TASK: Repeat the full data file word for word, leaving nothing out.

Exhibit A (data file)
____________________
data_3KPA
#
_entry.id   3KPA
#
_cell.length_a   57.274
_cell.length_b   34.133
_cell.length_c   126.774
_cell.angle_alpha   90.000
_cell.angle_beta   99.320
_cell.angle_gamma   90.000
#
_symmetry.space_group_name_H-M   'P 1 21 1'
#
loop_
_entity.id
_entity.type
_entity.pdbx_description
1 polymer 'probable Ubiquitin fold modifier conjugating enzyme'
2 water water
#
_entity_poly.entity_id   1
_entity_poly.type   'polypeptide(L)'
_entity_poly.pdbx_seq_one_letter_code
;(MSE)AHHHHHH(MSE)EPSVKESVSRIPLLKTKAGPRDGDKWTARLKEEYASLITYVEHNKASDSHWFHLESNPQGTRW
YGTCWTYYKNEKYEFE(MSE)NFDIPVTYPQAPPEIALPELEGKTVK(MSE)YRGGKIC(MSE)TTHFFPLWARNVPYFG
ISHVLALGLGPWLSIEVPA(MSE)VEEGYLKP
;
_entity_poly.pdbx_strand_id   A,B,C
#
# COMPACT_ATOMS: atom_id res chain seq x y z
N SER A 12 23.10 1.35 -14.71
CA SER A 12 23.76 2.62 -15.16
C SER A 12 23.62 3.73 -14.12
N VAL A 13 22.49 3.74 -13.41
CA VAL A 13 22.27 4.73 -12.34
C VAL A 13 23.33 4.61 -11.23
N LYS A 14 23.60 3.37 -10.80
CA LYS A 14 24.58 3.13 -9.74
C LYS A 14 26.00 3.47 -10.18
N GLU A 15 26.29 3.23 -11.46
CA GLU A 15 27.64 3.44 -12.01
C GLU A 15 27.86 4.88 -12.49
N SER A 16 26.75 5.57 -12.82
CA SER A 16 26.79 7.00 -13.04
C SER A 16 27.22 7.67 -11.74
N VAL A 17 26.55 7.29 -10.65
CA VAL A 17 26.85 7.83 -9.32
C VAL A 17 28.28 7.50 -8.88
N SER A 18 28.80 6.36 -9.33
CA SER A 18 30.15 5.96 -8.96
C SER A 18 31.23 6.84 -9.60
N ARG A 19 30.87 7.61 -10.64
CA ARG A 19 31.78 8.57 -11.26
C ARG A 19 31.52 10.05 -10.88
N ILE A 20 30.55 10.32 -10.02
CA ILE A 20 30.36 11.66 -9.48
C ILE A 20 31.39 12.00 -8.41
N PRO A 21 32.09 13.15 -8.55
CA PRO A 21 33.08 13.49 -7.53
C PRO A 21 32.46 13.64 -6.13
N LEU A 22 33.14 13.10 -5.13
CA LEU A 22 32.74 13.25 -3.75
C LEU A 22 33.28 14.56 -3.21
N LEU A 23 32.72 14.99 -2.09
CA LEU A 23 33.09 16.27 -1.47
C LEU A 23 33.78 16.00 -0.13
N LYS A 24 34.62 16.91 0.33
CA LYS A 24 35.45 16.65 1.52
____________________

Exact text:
data_3KPA
#
_entry.id   3KPA
#
_cell.length_a   57.274
_cell.length_b   34.133
_cell.length_c   126.774
_cell.angle_alpha   90.000
_cell.angle_beta   99.320
_cell.angle_gamma   90.000
#
_symmetry.space_group_name_H-M   'P 1 21 1'
#
loop_
_entity.id
_entity.type
_entity.pdbx_description
1 polymer 'probable Ubiquitin fold modifier conjugating enzyme'
2 water water
#
_entity_poly.entity_id   1
_entity_poly.type   'polypeptide(L)'
_entity_poly.pdbx_seq_one_letter_code
;(MSE)AHHHHHH(MSE)EPSVKESVSRIPLLKTKAGPRDGDKWTARLKEEYASLITYVEHNKASDSHWFHLESNPQGTRW
YGTCWTYYKNEKYEFE(MSE)NFDIPVTYPQAPPEIALPELEGKTVK(MSE)YRGGKIC(MSE)TTHFFPLWARNVPYFG
ISHVLALGLGPWLSIEVPA(MSE)VEEGYLKP
;
_entity_poly.pdbx_strand_id   A,B,C
#
# COMPACT_ATOMS: atom_id res chain seq x y z
N SER A 12 23.10 1.35 -14.71
CA SER A 12 23.76 2.62 -15.16
C SER A 12 23.62 3.73 -14.12
N VAL A 13 22.49 3.74 -13.41
CA VAL A 13 22.27 4.73 -12.34
C VAL A 13 23.33 4.61 -11.23
N LYS A 14 23.60 3.37 -10.80
CA LYS A 14 24.58 3.13 -9.74
C LYS A 14 26.00 3.47 -10.18
N GLU A 15 26.29 3.23 -11.46
CA GLU A 15 27.64 3.44 -12.01
C GLU A 15 27.86 4.88 -12.49
N SER A 16 26.75 5.57 -12.82
CA SER A 16 26.79 7.00 -13.04
C SER A 16 27.22 7.67 -11.74
N VAL A 17 26.55 7.29 -10.65
CA VAL A 17 26.85 7.83 -9.32
C VAL A 17 28.28 7.50 -8.88
N SER A 18 28.80 6.36 -9.33
CA SER A 18 30.15 5.96 -8.96
C SER A 18 31.23 6.84 -9.60
N ARG A 19 30.87 7.61 -10.64
CA ARG A 19 31.78 8.57 -11.26
C ARG A 19 31.52 10.05 -10.88
N ILE A 20 30.55 10.32 -10.02
CA ILE A 20 30.36 11.66 -9.48
C ILE A 20 31.39 12.00 -8.41
N PRO A 21 32.09 13.15 -8.55
CA PRO A 21 33.08 13.49 -7.53
C PRO A 21 32.46 13.64 -6.13
N LEU A 22 33.14 13.10 -5.13
CA LEU A 22 32.74 13.25 -3.75
C LEU A 22 33.28 14.56 -3.21
N LEU A 23 32.72 14.99 -2.09
CA LEU A 23 33.09 16.27 -1.47
C LEU A 23 33.78 16.00 -0.13
N LYS A 24 34.62 16.91 0.33
CA LYS A 24 35.45 16.65 1.52